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GEN News Highlights : Jan 7, 2013
Setback, and Success, for BI-Lilly Diabetes Alliance
Boehringer Ingelheim and Eli Lilly reported mixed results today in a pair of joint diabetes drug development efforts, pulling back from development of a basal insulin analog comprising one of four drugs in their research alliance, but promising to continue developing the other three—one of which has delivered promising topline results for four completed Phase III clinical trials.
BI opted to terminate their joint development effort for Lilly’s LY2605541 “given independent strategic portfolio considerations,” the companies said in a statement, with Lilly taking back sole worldwide development and commercialization rights.
Lilly made clear it would waste no time resuming solo development of LY2605541, saying that in addition to the five ongoing IMAGINE clinical trials, it would proceed with Phase III clinical trials previously planned for the basal insulin analog. If those trials for LY2605541 are successful, Lilly said, it could submit the drug candidate to regulators for approval as early as 2014, as previously announced.
In addition to supporting regulatory submissions, the Phase III studies will be used for evaluating safety, efficacy, and differentiation of LY2605541.
"We're encouraged by the preclinical, Phase I and II data we’ve seen for our novel basal insulin," Gwen Krivi, Ph.D, vp, diabetes product development with Lilly Diabetes, said in a statement.
Ulrich Drees, BI’s corporate senior vp, international project management, said in the same statement that his company and Lilly remained committed to the three other drug candidates in their diabetes research alliance—the insulin glargine product LY2963016; Trajenta® (linagliptin); and empagliflozin.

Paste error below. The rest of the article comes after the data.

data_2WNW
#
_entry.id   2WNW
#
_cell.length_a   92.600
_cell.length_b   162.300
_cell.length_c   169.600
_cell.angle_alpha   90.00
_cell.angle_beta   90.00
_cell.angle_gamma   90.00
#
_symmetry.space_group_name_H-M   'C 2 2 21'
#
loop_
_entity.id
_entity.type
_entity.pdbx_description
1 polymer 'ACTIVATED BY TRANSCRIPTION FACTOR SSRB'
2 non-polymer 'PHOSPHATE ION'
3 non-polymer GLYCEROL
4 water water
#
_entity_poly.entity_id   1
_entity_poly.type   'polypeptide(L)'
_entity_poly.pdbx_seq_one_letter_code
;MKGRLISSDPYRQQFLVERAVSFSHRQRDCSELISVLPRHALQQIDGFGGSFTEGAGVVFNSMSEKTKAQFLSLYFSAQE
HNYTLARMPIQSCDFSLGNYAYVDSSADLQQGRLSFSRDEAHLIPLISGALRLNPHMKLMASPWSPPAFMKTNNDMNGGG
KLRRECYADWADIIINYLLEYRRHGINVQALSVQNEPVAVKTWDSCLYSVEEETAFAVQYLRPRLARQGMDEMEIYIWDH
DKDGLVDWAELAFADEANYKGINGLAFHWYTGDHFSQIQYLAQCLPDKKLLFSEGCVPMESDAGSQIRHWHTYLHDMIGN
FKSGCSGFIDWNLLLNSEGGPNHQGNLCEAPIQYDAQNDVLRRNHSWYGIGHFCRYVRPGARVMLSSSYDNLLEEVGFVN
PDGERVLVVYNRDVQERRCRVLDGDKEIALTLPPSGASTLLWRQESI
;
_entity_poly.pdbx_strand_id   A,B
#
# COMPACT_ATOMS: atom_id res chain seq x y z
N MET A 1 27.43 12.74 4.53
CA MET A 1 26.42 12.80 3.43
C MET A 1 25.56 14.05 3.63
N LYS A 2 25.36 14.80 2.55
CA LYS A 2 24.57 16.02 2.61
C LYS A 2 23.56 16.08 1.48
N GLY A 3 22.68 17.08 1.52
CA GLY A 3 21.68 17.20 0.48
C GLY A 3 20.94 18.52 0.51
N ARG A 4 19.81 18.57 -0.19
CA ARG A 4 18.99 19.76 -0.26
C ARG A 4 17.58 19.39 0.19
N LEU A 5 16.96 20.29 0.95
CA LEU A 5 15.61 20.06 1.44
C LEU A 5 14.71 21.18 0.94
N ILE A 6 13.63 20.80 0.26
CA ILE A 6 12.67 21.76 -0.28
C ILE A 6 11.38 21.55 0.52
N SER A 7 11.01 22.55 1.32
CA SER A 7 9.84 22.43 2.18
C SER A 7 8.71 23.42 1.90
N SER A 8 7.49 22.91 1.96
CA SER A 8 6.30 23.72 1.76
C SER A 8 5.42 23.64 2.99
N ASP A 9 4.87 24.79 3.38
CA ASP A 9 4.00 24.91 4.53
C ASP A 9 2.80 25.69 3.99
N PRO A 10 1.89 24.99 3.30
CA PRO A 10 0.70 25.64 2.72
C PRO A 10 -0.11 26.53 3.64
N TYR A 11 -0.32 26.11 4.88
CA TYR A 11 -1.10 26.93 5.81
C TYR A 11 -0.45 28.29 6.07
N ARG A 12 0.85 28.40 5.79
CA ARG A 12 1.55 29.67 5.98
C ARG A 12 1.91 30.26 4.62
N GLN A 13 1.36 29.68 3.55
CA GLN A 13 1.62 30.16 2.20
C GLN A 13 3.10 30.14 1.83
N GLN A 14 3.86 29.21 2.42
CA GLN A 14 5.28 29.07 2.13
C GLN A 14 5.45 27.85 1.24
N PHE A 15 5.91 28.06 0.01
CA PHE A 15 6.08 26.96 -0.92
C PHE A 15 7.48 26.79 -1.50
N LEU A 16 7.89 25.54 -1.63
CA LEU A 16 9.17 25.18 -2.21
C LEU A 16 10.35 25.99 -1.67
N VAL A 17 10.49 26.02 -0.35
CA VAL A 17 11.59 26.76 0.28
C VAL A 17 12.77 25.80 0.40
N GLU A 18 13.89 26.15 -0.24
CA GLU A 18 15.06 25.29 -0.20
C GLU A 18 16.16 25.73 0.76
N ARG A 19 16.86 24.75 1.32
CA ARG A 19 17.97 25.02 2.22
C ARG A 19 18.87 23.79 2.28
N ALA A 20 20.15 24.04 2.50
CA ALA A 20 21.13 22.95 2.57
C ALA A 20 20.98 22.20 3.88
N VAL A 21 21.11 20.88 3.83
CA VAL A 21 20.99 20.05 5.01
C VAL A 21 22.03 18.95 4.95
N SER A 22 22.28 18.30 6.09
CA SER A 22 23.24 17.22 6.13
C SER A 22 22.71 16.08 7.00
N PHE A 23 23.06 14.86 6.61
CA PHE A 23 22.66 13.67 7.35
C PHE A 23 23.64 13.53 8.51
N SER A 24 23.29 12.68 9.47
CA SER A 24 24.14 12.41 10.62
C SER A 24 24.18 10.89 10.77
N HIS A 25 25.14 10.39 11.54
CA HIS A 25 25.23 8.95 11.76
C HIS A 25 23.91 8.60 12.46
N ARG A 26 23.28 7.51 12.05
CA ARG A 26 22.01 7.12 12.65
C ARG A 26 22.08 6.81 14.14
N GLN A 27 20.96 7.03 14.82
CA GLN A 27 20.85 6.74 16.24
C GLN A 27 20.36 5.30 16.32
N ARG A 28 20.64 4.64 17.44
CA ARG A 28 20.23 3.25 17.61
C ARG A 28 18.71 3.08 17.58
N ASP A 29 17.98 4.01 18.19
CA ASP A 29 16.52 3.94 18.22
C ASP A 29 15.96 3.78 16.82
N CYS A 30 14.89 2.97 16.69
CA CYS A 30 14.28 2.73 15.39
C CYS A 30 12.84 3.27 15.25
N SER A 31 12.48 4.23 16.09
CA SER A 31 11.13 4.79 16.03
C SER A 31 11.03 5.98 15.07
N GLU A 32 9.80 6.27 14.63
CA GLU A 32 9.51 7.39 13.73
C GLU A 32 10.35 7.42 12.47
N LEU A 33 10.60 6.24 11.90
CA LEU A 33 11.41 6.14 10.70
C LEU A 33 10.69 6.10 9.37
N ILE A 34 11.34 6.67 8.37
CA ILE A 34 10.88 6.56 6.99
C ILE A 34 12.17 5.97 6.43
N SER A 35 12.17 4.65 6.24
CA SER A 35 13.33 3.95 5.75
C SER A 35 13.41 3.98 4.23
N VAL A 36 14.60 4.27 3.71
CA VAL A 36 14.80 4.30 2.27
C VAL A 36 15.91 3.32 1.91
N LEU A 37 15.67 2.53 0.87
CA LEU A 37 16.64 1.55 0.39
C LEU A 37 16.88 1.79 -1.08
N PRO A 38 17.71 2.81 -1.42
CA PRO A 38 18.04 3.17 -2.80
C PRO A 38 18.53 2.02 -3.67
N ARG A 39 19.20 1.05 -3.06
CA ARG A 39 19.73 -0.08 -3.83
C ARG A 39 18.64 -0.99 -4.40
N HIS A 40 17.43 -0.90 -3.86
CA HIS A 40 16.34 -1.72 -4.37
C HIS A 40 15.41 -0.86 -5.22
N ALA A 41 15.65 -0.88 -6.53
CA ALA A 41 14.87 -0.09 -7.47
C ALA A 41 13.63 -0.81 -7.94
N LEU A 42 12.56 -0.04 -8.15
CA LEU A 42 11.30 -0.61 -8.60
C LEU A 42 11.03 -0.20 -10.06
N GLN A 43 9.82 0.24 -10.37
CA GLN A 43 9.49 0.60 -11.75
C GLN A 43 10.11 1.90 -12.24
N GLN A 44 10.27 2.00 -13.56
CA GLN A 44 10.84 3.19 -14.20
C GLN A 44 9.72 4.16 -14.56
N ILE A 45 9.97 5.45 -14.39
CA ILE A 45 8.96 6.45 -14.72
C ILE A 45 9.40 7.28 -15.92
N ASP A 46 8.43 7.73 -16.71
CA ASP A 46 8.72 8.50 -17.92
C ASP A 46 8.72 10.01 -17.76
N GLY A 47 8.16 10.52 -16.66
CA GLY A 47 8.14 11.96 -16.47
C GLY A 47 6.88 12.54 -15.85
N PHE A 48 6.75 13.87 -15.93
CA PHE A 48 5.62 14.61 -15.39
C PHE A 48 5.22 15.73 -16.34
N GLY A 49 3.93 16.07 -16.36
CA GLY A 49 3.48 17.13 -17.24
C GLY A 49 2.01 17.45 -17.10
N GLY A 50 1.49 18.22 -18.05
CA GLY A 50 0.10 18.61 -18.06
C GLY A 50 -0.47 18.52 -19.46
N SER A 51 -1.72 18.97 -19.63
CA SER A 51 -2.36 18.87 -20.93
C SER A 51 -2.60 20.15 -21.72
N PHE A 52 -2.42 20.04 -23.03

For empagliflozin—a sodium glucose co-transporter-2 (SGLT2) inhibitor being studied for treatment of patients with type 2 diabetes—BI and Lilly trumpeted topline Phase III results showing that once-daily 10 and 25 mg dosages of the drug candidate met its primary efficacy endpoint, namely significant change in HbA1c from baseline compared to placebo.
“Boehringer Ingelheim and Lilly are very encouraged by the efficacy and safety results for empagliflozin," said Klaus Dugi, M.D., BI’s corporate senior vp, medicine. Similarly, Enrique Conterno, president of Lilly Diabetes, said in a statement: "We are pleased with these results.”
The trials were pivotal studies for empagliflozin completed in 2012. BI and Lilly said they anticipate filing for regulatory review in the U.S., Europe, and Japan this year. Also in 2013 and in 2014, BI and Lilly said, they plan to present detailed data disclosures for many of these studies at scientific medical meetings and publications.
In addition, empagliflozin will also be studied in a Phase III program consisting of eight multinational clinical trials—including a large cardiovascular outcome trial—set to enroll more than 14,500 patients.
BI and Lilly launched their diabetes drug alliance in January 2011.
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